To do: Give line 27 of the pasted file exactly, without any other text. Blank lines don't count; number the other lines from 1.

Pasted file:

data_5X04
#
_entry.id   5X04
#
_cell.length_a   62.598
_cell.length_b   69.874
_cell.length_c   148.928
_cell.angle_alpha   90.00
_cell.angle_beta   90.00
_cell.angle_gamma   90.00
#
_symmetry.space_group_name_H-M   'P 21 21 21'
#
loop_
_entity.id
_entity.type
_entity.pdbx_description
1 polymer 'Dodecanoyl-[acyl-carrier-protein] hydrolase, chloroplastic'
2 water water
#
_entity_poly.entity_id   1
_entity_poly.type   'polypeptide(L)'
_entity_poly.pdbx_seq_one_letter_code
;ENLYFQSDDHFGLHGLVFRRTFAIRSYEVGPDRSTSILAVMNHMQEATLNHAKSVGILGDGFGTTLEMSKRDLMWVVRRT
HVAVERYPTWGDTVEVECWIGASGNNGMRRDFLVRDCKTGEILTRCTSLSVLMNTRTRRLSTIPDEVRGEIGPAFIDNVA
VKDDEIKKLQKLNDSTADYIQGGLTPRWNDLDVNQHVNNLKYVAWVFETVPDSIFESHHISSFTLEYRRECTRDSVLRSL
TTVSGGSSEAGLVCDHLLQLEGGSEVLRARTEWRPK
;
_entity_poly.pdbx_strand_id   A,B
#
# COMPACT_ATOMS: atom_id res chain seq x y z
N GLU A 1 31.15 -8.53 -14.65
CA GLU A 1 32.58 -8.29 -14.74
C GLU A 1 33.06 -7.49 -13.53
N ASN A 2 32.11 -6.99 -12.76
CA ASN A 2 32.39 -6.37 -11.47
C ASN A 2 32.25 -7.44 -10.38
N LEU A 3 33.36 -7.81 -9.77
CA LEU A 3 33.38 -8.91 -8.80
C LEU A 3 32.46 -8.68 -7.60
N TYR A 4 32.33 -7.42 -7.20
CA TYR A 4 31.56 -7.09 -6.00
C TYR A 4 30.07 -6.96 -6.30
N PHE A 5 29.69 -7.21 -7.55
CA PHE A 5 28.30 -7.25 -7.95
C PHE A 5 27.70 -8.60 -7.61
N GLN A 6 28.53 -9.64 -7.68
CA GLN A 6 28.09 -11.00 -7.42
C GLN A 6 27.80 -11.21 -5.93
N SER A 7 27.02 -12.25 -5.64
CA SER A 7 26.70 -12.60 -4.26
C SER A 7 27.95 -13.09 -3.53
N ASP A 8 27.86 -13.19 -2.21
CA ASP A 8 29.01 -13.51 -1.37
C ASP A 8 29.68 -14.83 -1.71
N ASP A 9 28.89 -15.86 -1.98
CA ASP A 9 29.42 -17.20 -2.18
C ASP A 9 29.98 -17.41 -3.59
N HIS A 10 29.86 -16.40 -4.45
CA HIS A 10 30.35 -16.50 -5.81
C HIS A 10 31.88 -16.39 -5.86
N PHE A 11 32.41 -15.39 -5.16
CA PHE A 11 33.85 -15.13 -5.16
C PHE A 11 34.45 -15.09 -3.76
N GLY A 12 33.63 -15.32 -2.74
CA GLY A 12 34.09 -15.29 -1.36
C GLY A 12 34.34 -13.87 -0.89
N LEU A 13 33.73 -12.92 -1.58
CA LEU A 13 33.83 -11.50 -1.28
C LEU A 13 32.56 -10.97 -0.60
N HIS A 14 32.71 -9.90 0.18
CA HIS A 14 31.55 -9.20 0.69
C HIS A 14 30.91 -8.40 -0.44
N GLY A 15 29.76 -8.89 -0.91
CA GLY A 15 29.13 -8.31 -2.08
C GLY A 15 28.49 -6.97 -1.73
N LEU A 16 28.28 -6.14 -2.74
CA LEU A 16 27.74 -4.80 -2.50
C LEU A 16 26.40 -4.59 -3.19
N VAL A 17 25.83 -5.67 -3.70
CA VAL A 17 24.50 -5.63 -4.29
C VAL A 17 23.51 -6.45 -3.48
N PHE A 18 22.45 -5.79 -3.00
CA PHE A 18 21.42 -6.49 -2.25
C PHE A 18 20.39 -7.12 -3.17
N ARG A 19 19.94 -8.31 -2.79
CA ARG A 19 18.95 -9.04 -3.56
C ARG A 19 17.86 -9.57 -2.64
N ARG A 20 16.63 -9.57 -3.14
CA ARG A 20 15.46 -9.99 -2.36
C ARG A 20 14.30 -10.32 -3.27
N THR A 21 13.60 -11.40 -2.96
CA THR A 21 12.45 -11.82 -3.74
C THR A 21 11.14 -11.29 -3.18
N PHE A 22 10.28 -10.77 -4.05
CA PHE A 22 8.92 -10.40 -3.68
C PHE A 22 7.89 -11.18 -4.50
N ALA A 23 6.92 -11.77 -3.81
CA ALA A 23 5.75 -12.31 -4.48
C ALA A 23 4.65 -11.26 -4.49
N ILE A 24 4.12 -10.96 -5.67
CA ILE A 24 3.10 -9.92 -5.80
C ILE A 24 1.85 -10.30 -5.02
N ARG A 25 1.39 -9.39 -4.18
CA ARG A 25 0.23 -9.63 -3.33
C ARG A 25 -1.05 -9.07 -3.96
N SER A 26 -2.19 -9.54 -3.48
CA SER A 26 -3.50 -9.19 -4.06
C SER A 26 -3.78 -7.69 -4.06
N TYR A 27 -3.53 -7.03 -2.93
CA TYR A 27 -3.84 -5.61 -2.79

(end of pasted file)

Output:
TTVSGGSSEAGLVCDHLLQLEGGSEVLRARTEWRPK